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Merger rates in hierarchical models of galaxy formation

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Merger rates in hierarchical models of galaxy formation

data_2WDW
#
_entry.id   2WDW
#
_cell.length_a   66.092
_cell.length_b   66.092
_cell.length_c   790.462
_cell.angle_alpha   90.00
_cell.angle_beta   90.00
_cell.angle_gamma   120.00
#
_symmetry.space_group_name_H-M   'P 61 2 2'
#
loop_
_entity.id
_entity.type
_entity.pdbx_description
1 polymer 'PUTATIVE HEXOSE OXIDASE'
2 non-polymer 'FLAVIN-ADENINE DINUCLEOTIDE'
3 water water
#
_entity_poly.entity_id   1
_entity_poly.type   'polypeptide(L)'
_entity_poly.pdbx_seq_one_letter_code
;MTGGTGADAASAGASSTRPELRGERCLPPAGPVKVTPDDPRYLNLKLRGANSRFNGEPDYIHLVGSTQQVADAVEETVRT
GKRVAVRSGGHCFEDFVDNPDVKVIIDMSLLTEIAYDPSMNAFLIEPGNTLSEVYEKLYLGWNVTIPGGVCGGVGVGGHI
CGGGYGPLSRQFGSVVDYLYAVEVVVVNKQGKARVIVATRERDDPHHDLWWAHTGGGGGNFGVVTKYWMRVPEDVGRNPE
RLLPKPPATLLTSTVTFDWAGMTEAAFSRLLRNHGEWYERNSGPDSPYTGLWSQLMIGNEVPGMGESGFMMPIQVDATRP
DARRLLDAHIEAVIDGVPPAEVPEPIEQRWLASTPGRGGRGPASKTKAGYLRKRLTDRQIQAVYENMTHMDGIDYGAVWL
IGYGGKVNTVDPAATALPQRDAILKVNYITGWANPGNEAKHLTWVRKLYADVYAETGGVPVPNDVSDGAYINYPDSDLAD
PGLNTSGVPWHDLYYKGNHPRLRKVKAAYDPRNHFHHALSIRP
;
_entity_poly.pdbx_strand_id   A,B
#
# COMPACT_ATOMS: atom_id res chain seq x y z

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    a  s   t  r  o  -  p   h   /   9   4   0   2   0   6   9   2   4   M  a  y   9   4 Mon.Not.R.Astron.Soc. 000 ,000{000(1994) Mergerratesinhierarchicalmodelsofgalaxyformation.II.ComparisonwithN-bodysimulations  CedricLacey  1 ; 3 andShaunCole  2 ; 4  1 PhysicsDepartment,OxfordUniversity,Nuclear&AstrophysicsBuilding,KebleRd,OxfordOX13RH  2 DepartmentofPhysics,UniversityofDurham,ScienceLaboratories,SouthRd,DurhamDH13LE  3 cgl@thphys.ox.ac.uk 4 Shaun.Cole@durham.ac.uk 24May1994 ABSTRACT  WehavemadeadetailedcomparisonoftheresultsofN-bodysimulationswiththeanalyticaldescriptionofthemerginghistoriesofdarkmatterhalospresentedinLacey& Cole(1993),whichisbasedonanextensionofthePress-Schechtermethod(Bond  etal. 1991;Bower1991).Wendtheanalyticalpredictionsforthehalomassfunction,mergerratesandformationtimestoberemarkablyaccurate.TheN-bodysimulationsused128 3 particlesandwereofself-similarclustering,with=1andinitialpowerspectra  P  ( k  ) /  k  n ,withspectralindices n  =    2 ;   1 ; 0.Theanalyticalmodelishoweverexpectedto applyforabitraryandmoregeneralpowerspectra.Darkmatterhaloswereidentied inthesimulationsusingtwodierentmethodsandatarangeofoverdensities.Forhalosselectedatmeanoverdensities   100   200,theanalyticalmassfunctionwasfoundto provideagoodttothesimulationswithacollapsethresholdclosetothatpredicted bythesphericalcollapsemodel,withatypicalerrorof   <  30%overarangeof10 3 in mass,whichisthefulldynamicrangeofourN-bodysimulations.Thiswasinsensitivetothetypeoflteringused.Overarangeof10 2   10 3 inmass,therewasalsogood agreementwiththeanalyticalpredictionsformergerrates,includingtheirdependenceonthemassesofthetwohalosinvolvedandthetimeintervalbeingconsidered,andforformationtimes,includingthedependenceonhalomassandformationepoch.TheanalyticalPress-Schechtermassfunctionanditsextensiontohalolifetimesand mergerratesthusprovideaveryusefuldescriptionofthegrowthofdarkmatterhalosthroughhierarchicalclustering,andshouldprovideavaluabletoolinstudiesoftheformationandevolutionofgalaxiesandgalaxyclusters. Keywords: galaxies:clustering{galaxies:evolution{galaxies:formation{cosmol-ogy:theory{darkmatter 1INTRODUCTION  Inthestandardcosmologicalpicture,themassdensityoftheuniverseisdominatedbycollisionlessdarkmatter,and structureinthiscomponentformsbyhierarchicalgravita-tionalclusteringstartingfromlowamplitudeseeductua-tions,withsmallerobjectscollapsingrst,andthenmerg-ingtogethertoformlargerandlargerobjects.Thehalosofdarkmatterformedinthisway,objectswhichareinapprox-imatedynamicalequilibrium,formthegravitationalpoten-tialwellsinwhichgascollectsandformsstarstoproducevisiblegalaxies.Subsequentmergingofthedarkhalosleadstoformationofgroupsandclustersofgalaxiesboundto-getherbyacommondarkhalo,andisaccompaniedbysomemergingofthevisiblegalaxieswitheachother.Itisobvi-ouslyofgreatinteresttounderstandthisprocessofstructureformationviamerginginmoredetail.Oneapproach,begun byAarseth,Gott&Turner(1979)andEfstathiou&East-wood(1981),istocalculatethenon-linearevolutionofthedarkmatternumerically,usinglargeN-bodysimulations.A secondapproach,complementarytotherst,istodevelop approximateanalyticaldescriptionswhichrelatenon-linearpropertiessuchasthemassdistributionandmergingprob-abilitiesofcollapsedobjectstotheinitialspectrumoflineardensityuctuationsfromwhichtheygrew.Theseanalyticaldescriptionsmustthenbetestedagainsttheresultsofthenumericalsimulations.Iftheywork,theyprovideinsightintothenumericalresults,andprovidethebasisforsim-pliedcalculationsandmodellingwhichcancoveramuch   2  C.LaceyandS.Cole  widerrangeofparameterspacethanisfeasiblewiththenumericalsimulationsalone.TheanalyticalapproachwaspioneeredbyPress& Schechter(1974)(hereafterPS),whoderived,ratherheuris-tically,anexpressionforthemassspectrumofcollapsed,virializedobjectsresulting,viadissipationlessgravitationalclusteringofinitiallycoldmatter,frominitialdensityuctu-ationsobeyingGaussianstatistics.Thebasisofthemethod istoderiveathresholdvalueofthelinearoverdensityforcollapseofsphericalperturbations,andthencalculatethefractionofmassinthelineardensityeldthatisabovethisthresholdwhensmoothedonvariousscales.ThePSmassfunctionformulahassincebeenwidelyappliedtoavarietyofproblems,includinggravitationallensingbydark halos(Narayan&White1988),abundanceofclustersand theirinuenceonthecosmicmicrowavebackgroundviatheSunyaev-Zel'dovicheect(Cole&Kaiser1988),andgalaxyformation(Cole&Kaiser1989;White&Frenk1991).An alternativederivationofthePSmassfunctionwaspresented byBond  etal. (1991)(hereafterBCEK),who,byconsider-ingtherandomwalkoflinearoverdensity(ataxedloca-tion)asafunctionofsmoothingscale,obtainedarigoroussolutiontotheproblemofabove-thresholdregionslyingin-sideotherabove-thresholdregions(theso-called\cloud-in-cloud"problem).BCEKalsoshowedhowthederivedmassfunctiondependedonthelterusedtodenethespatialsmoothing,andthatthestandardPSformulainfactonlyre-sultsinthecaseof\sharp  k -space"ltering,whichisalsotheonlycaseforwhichexactanalyticalresultscanbeobtained.(RelatedapproximateresultswerealsoobtainedbyPeacock &Heavens(1990).)Inaddition,BCEKshowedhowtogobeyondacalculationofthemassfunctionatasingletime,toderivetheconditionalmassfunctionrelatingthehalomassesattwodierenttimes.Indepedently,Bower(1991)extendedtheoriginalmethodusedbyPressandSchechterandderivedanidenticalexpressionfortheconditionalmassfunction.ThisextensiontothePStheorywasthentaken upbyLacey&Cole(1993)(hereafterPaperI),whoused theconditionalmassfunctiontoderivearangeofresultsonthemergingofdarkhalos.Theseincludedtheinstan-taneousmergerrateasafunctionofthemassesofboth halosinvolved,andthedistributionofformationandsur-vivaltimesofhalosofagivenmassidentiedatagiven epoch,theformationtimebeingdenedastheearlierepoch whenthehalomasswasonlyhalfofthatattheidenti-cationepoch,andthesurvivaltimeaswhenthehalomasshasgrowntotwicethatattheidenticationepoch.Theex-pressionsforthesedependontheinitiallineaructuationsthroughtheirpowerspectrum,andonthebackgroundcos-mology(densityparameterandcosmologicalconstant).Preliminaryapplicationsoftheseresultsweremadetocon-strainingthevalueoffromthemergingofgalaxyclusters,andtoestimatingtherateofaccretionofsatellitesbythedisksofspiralgalaxies.Kaumann&White(1993)haveextendedtheutilityoftheanalyticalresultsofBCEKandBower(1991)bypre-sentingaMonteCarlomethodofgeneratingmergertrees,decribingtheformationhistoryofhalos,thatareconsistentwiththeanalyticalconditionalmassfunction.Thistech-niquehassubsequentlybeenutilizedinstudiesofgalaxyformationbyKaumann,White&Guiderdoni(1993)and Kaumann,Guiderdoni&White(1994).AnalternativeMonteCarloimplementationhasalsobeenusedinstudiesofgalaxyformationinCole etal. (1994).Analternativeanalyticalapproachistoassumethatobjectsformfrompeaksintheinitialdensityeld.Thishasbeenextensivelyusedtostudyclusteringofgalaxiesand clusters(Peacock&Heavens1985;Bardeen  etal. 1986),buthasbeenlessusedincalculatingmassfunctionsbecauseoftheproblemofdealingproperlywithpeakswhichlieinsideotherpeaks,andofidentifyingwhatmassobjectformsfrom agivensizepeak( e.g. Bond(1988)).Bond&Myers(1993a)haverecentlydevelopedanewmethodwhichcombinesas-pectsofthePress-Schechterandpeaksmethods,butthisrequiresonetogenerateandanalyzeMonteCarlorealiza-tionsofthelineardensityeld,andsoismuchmorecompli-catedtoapply,thoughstillsimplerthandoinganN-bodysimulation.OuraiminthispaperistotesttheanalyticalresultsformergingofdarkhalosderivedinPaperIagainstasetoflargeN-bodysimulations.Specically,wetesttheformulaeformergerprobabilitiesasafunctionofthemassesofthehalosinvolvedandofthedierenceincosmicepochs,andforthedistributionofformationepochsofhalos.WealsorevisitthequestionofhowwellthePSmassfunctionitselfworkscomparedtosimulations.Thelatterquestionhasbeeninves-tigatedpreviously,notablybyEfstathiou  etal. (1988)(here-afterEFWD)forasetofself-similarmodelswithpower-law initialpowerspectraand=1,andbyEfstathiou&Rees(1988),White etal. (1993)andBond&Myers(1993b)forColdDarkMatter(CDM)models,whoallfoundreason-ablygoodagreement.BCEKtestedtheconditionalmassfunctionformulaeagainstEFWD'ssimulations,andfound encouragingresults,butthesizeoftheirsimulations(32 3 particles)didnotallowverydetailedcomparisons.Inthispaper,weaddressthesequestionsusing128 3   2   10 6 par-ticleN-bodysimulationsofself-similarmodels,with=1andinitialpowerspectra P  ( k ) /  k n , n  =    2 ;   1 ; 0.With thislargenumberofparticles,itispossibletomakefairlydetailedtestsofthemergerformulae.Therehasbeensomediscussionofwhatisthebestltertousewiththestandard PSmassfunctionformula,andwhetherimprovedresultscanbeobtainedbychoosingathresholdlinearoverdensitydierentfromthatofthesimplesphericalcollapsemodel(Efstathiou&Rees1988;Carlberg&Couchman1989),and weinvestigatethisalso.Kaumann&White(1993)madeaqualitativecomparisonofsomeofthepropertiesofthemergerhistoriesfromtheirMonteCarlomethodwiththosefromaCDMsimulation,andarguedthattherewasreason-ableagreement.Animportantquestionthatariseswhencomparingan-alyticalpredictionsformassfunctions,mergerratesetc.ofdarkhaloswiththecorrespondingquantitiesinN-bodysim-ulations,ishowbesttoidentifythehalosinthesimula-tions.Giventhatthehalosfoundinsimulationsarenei-thercompletelyisolatednorexactlyinvirialequilibrium,thereseemsnouniquewaytodothis.Muchworkhasbeen basedonthepercolationor\friends-of-friends"algorithm (Davis etal. 1985)(DEFW),inwhichparticlesarelinked togetherwithotherparticlesintoagroupifthedistancetothenearestgroupmemberislessthanacertainfraction (usuallytakentobe0 : 2)ofthemeaninterparticlesepara-tion.However,othergroup-ndingschemeshavealsobeen used( e.g. Warren  etal. (1992),Bond&Myers(1993b)).It  Mergerrates  3  isimportanttoknowhowmuchthecomparisonwithanalyt-icalresultsdependsonthegroup-ndingschemeemployed,sowewillinvestigatetheeectofvaryingthelinkinglength inthefriends-of-friendsscheme,andalsouseanalternativemethodbasedonndingspheresofparticlesofacertain overdensity.Theplanofthepaperisasfollows:In  x 2wereview theanalyticalresultsonmergingderivedinPaperI.In  x 3wedescribetheN-bodysimulations,andin  x 4wedescribeourgroup-ndingschemes.In  x 5wecomparetheN-bodymassfunctionswiththePSformula.Thefollowingtwosec-tionstestthepredictionsformergingagainstthesimula-tions:mergerprobabilitiesasafunctionofmassin  x 6,and formationepochsin  x 7.Wepresentourconclusionsin  x 8. 2REVIEWOFANALYTICALMERGER RESULTS  2.1SpatialFilteringandRandomTrajectories Inthissection,wereviewtheanalyticalresultsonmerg-ingofdarkhalosderivedinPaperI,BCEKandBower(1991).Centraltotheapproachis spatialltering  ofthe lineardensityeld  .Theinitialconditionsforstructurefor-mationarespeciedasaGaussianrandomdensityeld   ( x )=   ( x  ) =   1havingsomepowerspectrum  P  ( k ),where  isthemeandensity.Thiseldissmoothedbyconvolvingitwithspherically-symmetriclters W  R  ( r )ofvariousradii R  ,havingFourierrepresentations c   W  R  ( k ): c   W  R  ( k )=  Z  W  R  ( j x  j )exp(   i k  : x  ) d 3 x  : (2.1)Thevarianceoftheeldaftersmoothingwithalterisrelatedtothepowerspectrumby   2 ( R  ) h  2 i R  =  Z  1  0 c   W  2 R  ( k ) P  ( k )4 k 2 dk (2.2)Welistbelowtheltersthatwewillbeusinginthispaper,andtheirFourierrepresentations.Wealsogivethe\naturalvolume" V  f thatisassociatedwithalterofradius R  f ,denedtobetheintegralof W  R  ( r ) =W  R  (0)overallspace. TopHat(TH): W  R  ( r )=    3 =   4 R  3T   r<R  T  0 r>R  T  (2.3) c   W  R  ( k )= 3( kR  T  ) 3 sin( kR  T  )   ( kR  T  )cos( kR  T  )](2.4) V  T  =(4 = 3) R  3T  (2.5) Gaussian(G): W  R  ( r )= 1(2   ) 3 = 2 R  3G  exp      r 2 2 R  2G    (2.6) c   W  R  ( k )=exp      k 2 2 R  2G    (2.7) V  G  =(2   ) 3 = 2 R  3G  (2.8) Sharp  k -space(SK): W  R  ( r )= 12   2 r 3 sin( r=R  S )   ( r=R  S )cos( r=R  S )](2.9) c   W  R  ( k )=    1 k<  1 =R  S 0 k>  1 =R  S (2.10) V  S =6   2 R  3S (2.11)Theltersarenormalizedaccordingtothecondition  R  1  0 W  R  ( r )4 r 2 dr =  c   W  R  ( k =0)=1.Thenaturalvolumeofalteristhus V  f =1 =W  R  ( r =0).(Inthecaseofthesharp  k -spacelter,thevolumeintegralsarealittleill-denedifdoneinrealspace,sincetheintegral R  r 0 W  R  ( r )4 r 2 dr ac-tuallyoscillatesaround1as r !1  .Ifdesired,thisminorproblemcanbecuredbymultiplying W  R  ( r )byexp(   r )beforedoingtheintegral,andtakingthelimit   !  0after-wards.)Thenaturalmassunderalteristhendenedas M  f =  V  f .Whenthedensityuctuationsaresmall( <<  1),theygrowaccordingtolinearperturbationtheory,  ( x  ;t ) /  D  ( t ),wherethelineargrowthfactor D  ( t )dependsontheback-groundcosmologicalmodel;for=1, D  ( t ) /  a ( t ) /  t 2 = 3 , a ( t )beingthecosmicexpansionfactor.(Weareassumingthatonlythegrowingmodeoflinearperturbationtheoryispresent.)Thenon-linearevolutioncanbecalculatedan-alyticallyforsphericalperturbations( e.g. Peebles(1980);PaperI);forauniformoverdensesphericaluctuation,thecollapsetimedependsonitsinitiallinearoverdensity.Itisconvenienttoworkintermsoftheinitialdensityeldex-trapolatedaccordingtolineartheorytosomexedreferenceepoch  t 0 ,forwhichwealsotake a ( t 0 )=1;fromnowon,thisiswhatwewillmeanby  ( x  ).Intermsofthisextrapolated   ,asphericalperturbationofmeanoverdensity  collapsesattime t if  =   c ( t ),where,for=1,wehavetheusualresult  c ( t )=   c0 =a ( t )=   c0 ( t 0 =t ) 2 = 3  c0 =3(12   ) 2 = 3 = 20   1 : 69(2.12)(Thegeneralizationofthisfor  <  1isderivedinPaperI;notethatthesecondlineofequation(2.1)ofthatpapercontainsatypographicalerror.)Theanalyticalformulaewenowpresentforthehalomassfunctions,conditionalmassfunctionsandlifetimesareexpressedintermsofthisthreshold   c ( t ),and    ( M  ),thevarianceofthesmoothedlineardensityeldasafunction ofthesmoothingmass. 2.2MassFunction  Thefractionofmassinhaloswithmass M  ,attime t ,perinterval dM  ,originallyderivedbyPress&Schechter(1974),is(PaperIequation(2.10)) df dM  ( M;t )=   c ( t )(2   ) 1 = 2   3 ( M  )  d  2 ( M  ) dM   exp       c ( t ) 2 2   ( M  ) 2  (2.13)   ( M  )isassumedtodeclinemonotonicallywithincreasing M  .(TomakethecorrespondencewiththeequationsinPa-perI,notethatwethereusedthenotation  S  =    2 ( M  ), !  =   c ( t ).)Thus,thecomovingnumberdensityofhalosofmass M  presentattime t ,per dM  ,is dn dM  ( M;t )=   4  C.LaceyandS.Cole    2     1 = 2 M  2  c ( t )   ( M  )  d ln   d ln  M   exp       c ( t ) 2 2   2 ( M  )  (2.14)where  isnowthemeandensityatthereferenceepoch  t 0 .Bydening      c ( t ) =  ( M  ),(2.13)canberewrittenas df d ln    =    2     1 = 2   exp(     2 = 2)(2.15)whichisindependentoftheformoftheuctuationspec-trum. 2.3ConditionalMassFunctionandMergerProbability  Theconditionalprobabilityforamasselementtobepartofahaloofmass M  1 attime t 1 ,giventhatitispartofalargerhaloofmass M  2 >M  1 atalatertime t 2 >t 1 ,isfoundbyconsideringtwodierentthresholds,  c ( t 1 )and   c ( t 2 ).Theresult,derivedsomewhatdierentlybyBCEKandBower(1991),fortheconditionalmassfractionperinterval dM  1 is(PaperIequation(2.15)) df dM  1 ( M  1 ;t 1 j M  2 ;t 2 )= (  c1    c2 )(2   ) 1 = 2 (   21     22 ) 3 = 2  d  21 dM  1  exp      (  c1    c2 ) 2 2(   21     22 )  (2.16)where   1 =    ( M  1 ),   2 =    ( M  2 ),  c1 =   c ( t 1 )and   c2 =   c ( t 2 ).Theonlyassumptionmadehereaboutthefunction   c ( t )isthatitmonotonicallydecreaseswithincreasing t .Thereverseconditionalprobability,for M  2 given  M  1 ,is(Pa-perIequation(2.16)) df dM  2 ( M  2 ;t 2 j M  1 ;t 1 )= 1(2   ) 1 = 2  c2 (  c1    c2 )  c1     21   22 (   21     22 )  3 = 2    d  22 dM  2  exp      (  c2   21    c1   22 ) 2 2   21   22 (   21     22 )  (2.17)Thisisobviouslythesameastheprobabilityforahaloofmass M  1 at t 1 tobeincorporatedintoahaloofmass M  2 > M  1 at t 2 >t 1 .Thus,ifweset M  2 =  M  1 +  M  and  t 2 =  t 1 +  t intheaboveformula,wegettheprobabilityforahalotogainmass  M  bymergingintime  t .Takingthelimit  t !  0thengivestheinstantaneousmergerrateasafunctionof M  1 and  M  (equation(2.18)ofPaperI). 2.4FormationTimes Supposeoneidentiesahaloofmass M  2 attime t 2 .Atan earliertime,onecanidentifytheprogenitorsofthishalo.Wedenetheformationtimeofthehaloidentiedatepoch  t 2 astheearliesttime t f <t 2 atwhichithasaprogenitorofmass M  1 atleasthalfof M  2 .Wendthecumulativeprobabilitydistributionfor t f (equation(2.26)ofPaperI) P  ( t f <t 1 j M  2 ;t 2 )=  Z  M  2 M  2 = 2 M  2 M  1 df dM  1 ( M  1 ;t 1 j M  2 ;t 2 ) dM  1 (2.18)Thedierentialprobabilitydistributionfor t f isthengiven by dpdt f ( t f j M  2 ;t 2 )=  Z  M  2 M  2 = 2 M  2 M  1  @ @t f h  df dM  1 ( M  1 ;t f j M  2 ;t 2 ) i dM  1 (2.19)WenotedinPaperIthattheexpressioncorrespondingtoequation(2.19)actuallyleadstoaslightmathematicalinconsistencyinsomecases:forpower-lawpowerspectra P  ( k ) /  k n with  n>  0,theprobabilitydensityfor t f goesslightlynegativeforsmall t 2   t f .InPaperI,wealsode-rivedformationtimedistributionsbasedonaMonteCarlomethod,whichdonothavetheproblemofnegativeproba-bilitydensity.Thesedistributionshavesimilarshapestotheanalyticalones,butwiththemeanshifted.Wewillseein  x 7thattheanalyticaldistributiongivesaremarkablygoodttotheN-bodyresults. 2.5Self-SimilarModels Theanalyticalresultspresentedabovemakenospecialas-sumptionsaboutthefunctions   ( M  )and   c ( t ),exceptthattheyaremonotonic.However,intestingtheseresultsagainstsimulations,wewillfocusonself-similarmodels,inwhich thedensityparameter=1,sothatthereisnochar-acteristictimeintheexpansionoftheuniverse,andin whichtheinitialdensityuctuationshaveascale-freespec-trum, P  ( k ) /  k n .Inthiscase,theevolutionofstruc-tureshouldbeself-similarintime.Thishassomeadvan-tages,tobediscussedin  x 3.Fromequation(2.2),weobtain    ( M  ) /  M    ( n +3) = 6 ,ingeneral.For   todeclinewithin-creasing M  ,werequire n>    3,whichisjustacondition forstructuretogrowhierarchically,withsmallobjectscol-lapsingrstandthenmergingtoformlargerobjects.Forthetophatlter,theintegralinequation(2.2)onlycon-vergesfor n<  1.WewillbeconsideringN-bodymodelswith  n  =    2 ;   1 ; 0.For=1,densityuctuationsgrowas D  ( t ) /  a ( t ) /  t 2 = 3 inlineartheory,sothatther.m.s.uctuationonco-movingscale k   1 isroughly p   4 k 3 P  ( k ) a ( t ).Thuswecan deneacharacteristicnon-linearwavenumber k ? ( t )by4 k 3 ? ( t ) P  ( k ? ( t )) a ( t ) 2 =1(2.20)Attime t ,uctuationsareoforderunityandarestartingtocollapseonacomovinglengthscale   k ? ( t )   1 .Inaself-similarmodel,thisshouldbetheonlycharacteristiclength-scaleforstructure.Inouranalyticalexpressionsformassfunctions,mergerprobabilitiesetc,itisconvenienttodenealter-dependentcharacteristicmassscale M  ? ( t )by   ( M  ? ( t ))=   c ( t )(2.21)where  c ( t )=   c0 =a ( t )for=1.Themass M  ? isrelatedtothelter-independentquantity k ? by M  ? ( t )=    f   c f ( n  )  c0   6 = ( n +3) k 3 ? ( t )(2.22)where  isthemeandensityatthereferenceepochwhen  a =1.   f relatesthevolumeofaltertoitsradiusthrough   Mergerrates  5  V  f     f R  3f (c.f. x 2.1),and  c f ( n  ),whichentersthroughtherelation(2.2)between    ( R  )and  P  ( k ),isdenedby c 2f ( n  )=  Z  1  0 c   W  2 R  =1 ( k ) k n +2 dk (2.23)Fortheltersweareusing, c f (   2)=1 : 373 ; 0 : 941 ; 1 : 000, c f (   1)=1 : 500 ; 0 : 707 ; 0 : 707and  c f (0)=2 : 170 ; 0 : 666 ; 0 : 577for TH;G;SK  ltersrespectively.Fromequations(2.20)and(2.22),thecharacteristicmassgrowsas M  ? ( t ) /  a 6 = ( n +3) .Themassfunction(2.13)canthenberewritten as df d ln  M  =    2     1 = 2   n  +36   M M  ?   ( n +3) = 6   exp      12   M M  ?   ( n +3) = 3  (2.24)inwhichformthemassandtimeonlyappearinthecom-bination  M=M  ? ( t ).Similarly,themergerprobability(2.17)canberewrittenasadistributionfor M  2 =M  1 dependingon  M  1 =M  ? ( a 1 )and  a 2 =a 1 ,andtheformationtimedistribution (2.19)canberewrittenasadistributionfor a f =a 2 dependingon  M  2 =M  ? ( a 2 ). 2.6Choiceoflteringandcollapsethreshold  TheBCEKderivationofthePSmassfunctionandoftheconditionalmassfunctionisbasedonsharp  k -spacel-tering.Onthehand,theoriginal,moreheuristic,deriva-tionbyPSthemselvesassumedtophatltering,asdid Bower'sderivationoftheconditionalmassfunction.MostapplicationsofthePSformulahavefollowedthelatterap-proachandusedthe   ( M  )relationfortophatltering(with  M  =(4 = 3) R  3 T  ),butsomehaveinsteadused    ( M  )forGaussianltering(with  M  =(2   ) 3 = 2 R  3 G  )( e.g. Efstathiou &Rees(1988)).Evenforagivenchoiceoflter,onecan obtaindierent   ( M  )relationssimplybychoosingadier-entmass-radiusrelationfromthe\natural"onediscussedin  x 2.1;afterall,itisnotobvioushowthemassofacollapsed objectisrelatedtotheproleofthelterusedtoidentifyit.BCEKsuggestedcalculatingtheltermassforagenerallterfrom  M  =(4 = 3) R  3 T  ,wherethe\eqivalenttophat"radius R  T  isdenedthroughtherelation    ( R  )=    TH  ( R  T  ),onthegroundsthatthecollapsethreshold   c ( t )isalsocal-culatedforatophatsphericalperturbation.Forpower-law powerspectra,thisrequiresmaking   f inequation(2.22)afunctionofspectralindexaswellasltertype,whileforageneral P  ( k )itmustbeafunctionof R  .Thisprocedureisequivalenttousingthe   ( M  )relationfortophatlteringinformulaelike(2.13)and(2.17),eveniftheseformulaearederivedforsharp  k -spaceltering.Inthispaper,weadoptanempiricalapproachtothechoiceoflterand  M  ( R  )relation.Wewillcomparethere-sultsofN-bodysimulationstotheformulaeusingtophat,Gaussianandsharp  k -spacelteringfor   ( R  ).Weassumeamass-radiusrelation  M  =    f R  3 ,with    f aconstantde-pendingontheltertypebutindependentofthepower-spectrum,butwillconsidervaluesof   f dierentfromthe\natural"onesgivenin  x 2.1.Arelatedissueconcernsthechoiceofcollapsethreshold,whichfor=1boilsdowntoachoicefor  c0 inequation (2.12).Whilethesphericalcollapsemodelgivesanunam-biguousanswer,onecantaketheviewthat,sincerealcol-lapseshavenon-tophatandnon-sphericaldensityproles,  c0 shouldberegardedasaphenomenologicalparameter,chosentogivethebestttoN-bodyresults( e.g. Bond &Myers(1993b)).SincethePSmassfunctionandotherformulaedependon    f and   c0 onlythrough  M  ? (equation 2.22),thereisadegeneracybetweenthesetwoparametersforanygivenspectralindex  n  ,butthisdegeneracyislifted assoonasoneconsidersresultsfordierent n  .Thechoiceof  c0 and    f willbeconsideredinrelationtothesimulationsin  x 5. 3N-BODYSIMULATIONS  Thesimulationswereperformedusingthehighresolution particle-particle-particle-mesh( P  3 M  )codeofEfstathiou  etal. (1985)(EDFW)with128 3   2   10 6 particles.Thelong-rangeforcewascomputedona256 3 mesh,whilethesofteningparameterfortheshort-rangeforcewaschosentobe  =0 : 2( L= 256),where L  isthesizeofthe(periodic)computationalbox.Thiscorrespondstotheinterparticleforcefallingtohalfofitspoint-massvalueataseparation  r   0 : 4    L= 3200.Initialpositionsandvelocitiesweregen-eratedbydisplacingparticlesfromauniform128 3 gridac-cordingtotheZel'dovichapproximation,assumingthelinearpowerspectrumandGaussianstatistics.Weranonesimu-lationforeachof n  =    2 ;   1 ; 0.For n  =    1and  n  =0,theinitialamplitudeofthepowerspectrumwaschosentoequalthewhitenoiselevelattheNyquistfrequencyoftheparticlegrid;for n  =    2,thischoicewasfoundtoleadtolargedeparturesfromself-similarbehaviourinthederived massfunctionsandrelatedquantities,sothissimulationwasinsteadstartedwhentheamplitudewassmallerbyafactor0.4.Weadoptedtheconventionofnormalizingtheexpansion factor a to1whenthevarianceofthelineartheorypowerspectruminatop-hatsphereofradius L= 32was1.Withthischoice,theinitialexpansionfactorswere a i =0 : 2 ; 0 : 15 ; 0 : 06respectivelyfor n  =    2 ;   1 ; 0.Theinitialr.m.s.1Ddisplace-mentsoftheparticleswereapproximately0 : 9 ; 0 : 5 ; 0 : 25in unitsoftheparticlegridspacing.Thetimeintegrationwasperformedusingthevariable p =  a  ,with    =2 = ( n  +3),andaconstantstepsize  p=p i =  14   (256 =L  ) 3 = 2   0 : 023   (EDFW).Foreachsimulationweoutputthepositionsandve-locitiesofalltheparticlesatmanyepochs.Thespacingoftheseoutputswaschosensothatthecharacteristicmass, M  ? ,increasedbyafactor p  2betweeneachsuccessiveout-put,whichcorrespondstoanincreaseofafactor2 ( n +3) = 12 intheexpansionfactor a .Thenalexpansionfactorsforthesimulationsweredeterminedbasicallybythecomputerresourcesavailable;forthelaterstages,theCPUtimewasdominatedbytheshort-rangeforcecalculationbyalargefactor.Thesimulationswerestoppedatexpansionfactors a =1 : 26 ; 2 : 00 ; 1 : 68respectivelyfor n  =    2 ;   1 ; 0.Thisgaveusbetween20and24usefuloutputsfromeachsimulation.Self-similarmodelshavetwoadvantagesfromthepointofviewoftestingouranalyticalpredictionsagainstsimula-tions.(i)Wecancheckwhetherthesimulationsobeytheself-similarscalingwhichphysicallytheyshould.Inparticular,thisallowsustotestwhetherthesimulationswerestarted atasmallenoughexpansionfactor.Wecanalsodelineate